UK public borrowing rises by less than expected

UK public sector borrowing rose by less than expected last month, despite the government’s measures to shield households and businesses from soaring energy prices.

Public sector net borrowing was £13.5bn in October, £4.4bn more than in the same month last year and the fourth highest October borrowing figure since monthly records began in 1993, according to data published by the Office for National Statistics on Tuesday.

However, the figure was much lower than the £22bn forecast by economists polled by Reuters.

Central government expenditure was £76.8bn in October, £6.5bn more than in the same month last year. But central government tax receipts were £51.7bn, which was £2.5bn more than in October last year, helping to reduce borrowing.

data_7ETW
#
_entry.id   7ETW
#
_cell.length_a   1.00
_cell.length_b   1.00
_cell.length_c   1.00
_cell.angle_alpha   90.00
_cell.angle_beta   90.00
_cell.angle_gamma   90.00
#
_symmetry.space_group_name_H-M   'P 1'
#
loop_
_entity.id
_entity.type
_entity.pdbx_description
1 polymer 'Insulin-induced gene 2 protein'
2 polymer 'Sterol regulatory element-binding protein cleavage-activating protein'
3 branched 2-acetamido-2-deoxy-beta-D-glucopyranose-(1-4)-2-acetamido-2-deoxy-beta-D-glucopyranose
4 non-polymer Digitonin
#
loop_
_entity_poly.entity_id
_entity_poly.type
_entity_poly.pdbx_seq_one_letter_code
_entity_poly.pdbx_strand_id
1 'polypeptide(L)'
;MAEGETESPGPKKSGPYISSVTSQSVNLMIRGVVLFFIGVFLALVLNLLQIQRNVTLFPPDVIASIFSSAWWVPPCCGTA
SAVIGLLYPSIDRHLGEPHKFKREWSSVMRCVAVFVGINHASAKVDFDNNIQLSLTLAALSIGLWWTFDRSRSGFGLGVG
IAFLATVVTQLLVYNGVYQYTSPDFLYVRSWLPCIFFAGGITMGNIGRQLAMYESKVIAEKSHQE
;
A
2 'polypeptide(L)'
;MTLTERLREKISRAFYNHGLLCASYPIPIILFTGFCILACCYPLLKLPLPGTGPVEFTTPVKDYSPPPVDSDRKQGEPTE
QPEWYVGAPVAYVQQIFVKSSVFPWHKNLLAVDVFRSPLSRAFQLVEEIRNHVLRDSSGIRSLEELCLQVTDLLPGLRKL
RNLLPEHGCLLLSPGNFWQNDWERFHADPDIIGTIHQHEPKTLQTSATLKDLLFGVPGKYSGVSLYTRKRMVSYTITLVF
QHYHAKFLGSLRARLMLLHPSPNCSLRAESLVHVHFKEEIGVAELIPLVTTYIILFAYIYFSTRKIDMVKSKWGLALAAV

In October, government measures such as the energy bills support scheme, the energy price guarantee and the energy bill relief scheme, came into effect to help businesses and consumers with soaring energy costs.

Last week, the Office for Budget Responsibility, the UK fiscal watchdog, forecast that the UK public debt — or borrowing accumulated over time — would soar to a 63-year high of 97.6 per cent of GDP in 2025-26 because of more than £100bn of additional fiscal support over the next two years to cushion the blow of higher energy prices.

UK chancellor Jeremy Hunt said: “It is right that the government increased borrowing to support millions of business and families throughout the pandemic, and the aftershocks of Putin’s illegal invasion of Ukraine.”

Despite the government’s support, the OBR is forecasting a recession that will last for more than a year and will wipe out the past eight years of growth in living standards.

This post was originally published on Financial Times

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